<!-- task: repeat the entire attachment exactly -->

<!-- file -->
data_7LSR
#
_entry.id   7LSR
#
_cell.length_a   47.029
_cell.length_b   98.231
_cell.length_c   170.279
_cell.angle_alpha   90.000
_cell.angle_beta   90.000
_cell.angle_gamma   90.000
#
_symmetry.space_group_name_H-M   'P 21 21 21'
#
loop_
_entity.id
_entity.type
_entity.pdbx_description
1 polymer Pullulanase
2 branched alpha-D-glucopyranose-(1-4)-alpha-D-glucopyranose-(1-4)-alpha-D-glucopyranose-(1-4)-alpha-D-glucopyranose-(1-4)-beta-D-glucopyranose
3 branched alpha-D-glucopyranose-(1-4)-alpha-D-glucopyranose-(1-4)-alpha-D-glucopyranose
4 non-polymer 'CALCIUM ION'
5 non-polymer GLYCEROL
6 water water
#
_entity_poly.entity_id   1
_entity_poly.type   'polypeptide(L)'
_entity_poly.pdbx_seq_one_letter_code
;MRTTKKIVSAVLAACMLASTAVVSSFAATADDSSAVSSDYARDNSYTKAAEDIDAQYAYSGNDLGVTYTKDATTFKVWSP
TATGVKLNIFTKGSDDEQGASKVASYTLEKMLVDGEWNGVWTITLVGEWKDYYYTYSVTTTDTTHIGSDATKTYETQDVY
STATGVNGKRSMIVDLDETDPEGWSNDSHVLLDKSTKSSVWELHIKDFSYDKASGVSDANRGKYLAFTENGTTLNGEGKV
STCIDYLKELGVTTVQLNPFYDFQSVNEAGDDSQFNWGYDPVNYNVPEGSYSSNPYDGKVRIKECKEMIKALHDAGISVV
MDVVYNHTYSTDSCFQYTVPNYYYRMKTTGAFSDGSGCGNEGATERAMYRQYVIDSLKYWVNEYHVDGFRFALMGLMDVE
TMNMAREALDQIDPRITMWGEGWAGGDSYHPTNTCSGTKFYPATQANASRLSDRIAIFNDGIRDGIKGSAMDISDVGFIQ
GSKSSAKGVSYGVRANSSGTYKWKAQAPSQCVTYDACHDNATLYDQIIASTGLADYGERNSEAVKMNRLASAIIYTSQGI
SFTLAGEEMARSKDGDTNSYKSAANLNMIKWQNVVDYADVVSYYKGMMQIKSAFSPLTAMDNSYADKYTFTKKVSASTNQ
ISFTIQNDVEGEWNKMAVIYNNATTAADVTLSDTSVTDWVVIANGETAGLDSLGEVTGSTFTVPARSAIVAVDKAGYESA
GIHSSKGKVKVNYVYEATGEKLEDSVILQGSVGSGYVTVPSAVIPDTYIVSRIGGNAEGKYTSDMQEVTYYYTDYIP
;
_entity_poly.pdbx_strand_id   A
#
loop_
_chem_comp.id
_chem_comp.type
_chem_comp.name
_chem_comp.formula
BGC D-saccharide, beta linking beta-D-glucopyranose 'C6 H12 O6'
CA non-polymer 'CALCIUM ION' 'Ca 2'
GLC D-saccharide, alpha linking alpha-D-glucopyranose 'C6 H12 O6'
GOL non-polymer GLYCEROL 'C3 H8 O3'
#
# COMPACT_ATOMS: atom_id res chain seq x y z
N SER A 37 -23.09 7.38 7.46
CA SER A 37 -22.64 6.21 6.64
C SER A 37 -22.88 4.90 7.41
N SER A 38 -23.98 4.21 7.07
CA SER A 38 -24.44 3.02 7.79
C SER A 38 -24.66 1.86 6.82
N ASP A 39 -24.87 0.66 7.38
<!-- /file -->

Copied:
data_7LSR
#
_entry.id   7LSR
#
_cell.length_a   47.029
_cell.length_b   98.231
_cell.length_c   170.279
_cell.angle_alpha   90.000
_cell.angle_beta   90.000
_cell.angle_gamma   90.000
#
_symmetry.space_group_name_H-M   'P 21 21 21'
#
loop_
_entity.id
_entity.type
_entity.pdbx_description
1 polymer Pullulanase
2 branched alpha-D-glucopyranose-(1-4)-alpha-D-glucopyranose-(1-4)-alpha-D-glucopyranose-(1-4)-alpha-D-glucopyranose-(1-4)-beta-D-glucopyranose
3 branched alpha-D-glucopyranose-(1-4)-alpha-D-glucopyranose-(1-4)-alpha-D-glucopyranose
4 non-polymer 'CALCIUM ION'
5 non-polymer GLYCEROL
6 water water
#
_entity_poly.entity_id   1
_entity_poly.type   'polypeptide(L)'
_entity_poly.pdbx_seq_one_letter_code
;MRTTKKIVSAVLAACMLASTAVVSSFAATADDSSAVSSDYARDNSYTKAAEDIDAQYAYSGNDLGVTYTKDATTFKVWSP
TATGVKLNIFTKGSDDEQGASKVASYTLEKMLVDGEWNGVWTITLVGEWKDYYYTYSVTTTDTTHIGSDATKTYETQDVY
STATGVNGKRSMIVDLDETDPEGWSNDSHVLLDKSTKSSVWELHIKDFSYDKASGVSDANRGKYLAFTENGTTLNGEGKV
STCIDYLKELGVTTVQLNPFYDFQSVNEAGDDSQFNWGYDPVNYNVPEGSYSSNPYDGKVRIKECKEMIKALHDAGISVV
MDVVYNHTYSTDSCFQYTVPNYYYRMKTTGAFSDGSGCGNEGATERAMYRQYVIDSLKYWVNEYHVDGFRFALMGLMDVE
TMNMAREALDQIDPRITMWGEGWAGGDSYHPTNTCSGTKFYPATQANASRLSDRIAIFNDGIRDGIKGSAMDISDVGFIQ
GSKSSAKGVSYGVRANSSGTYKWKAQAPSQCVTYDACHDNATLYDQIIASTGLADYGERNSEAVKMNRLASAIIYTSQGI
SFTLAGEEMARSKDGDTNSYKSAANLNMIKWQNVVDYADVVSYYKGMMQIKSAFSPLTAMDNSYADKYTFTKKVSASTNQ
ISFTIQNDVEGEWNKMAVIYNNATTAADVTLSDTSVTDWVVIANGETAGLDSLGEVTGSTFTVPARSAIVAVDKAGYESA
GIHSSKGKVKVNYVYEATGEKLEDSVILQGSVGSGYVTVPSAVIPDTYIVSRIGGNAEGKYTSDMQEVTYYYTDYIP
;
_entity_poly.pdbx_strand_id   A
#
loop_
_chem_comp.id
_chem_comp.type
_chem_comp.name
_chem_comp.formula
BGC D-saccharide, beta linking beta-D-glucopyranose 'C6 H12 O6'
CA non-polymer 'CALCIUM ION' 'Ca 2'
GLC D-saccharide, alpha linking alpha-D-glucopyranose 'C6 H12 O6'
GOL non-polymer GLYCEROL 'C3 H8 O3'
#
# COMPACT_ATOMS: atom_id res chain seq x y z
N SER A 37 -23.09 7.38 7.46
CA SER A 37 -22.64 6.21 6.64
C SER A 37 -22.88 4.90 7.41
N SER A 38 -23.98 4.21 7.07
CA SER A 38 -24.44 3.02 7.79
C SER A 38 -24.66 1.86 6.82
N ASP A 39 -24.87 0.66 7.38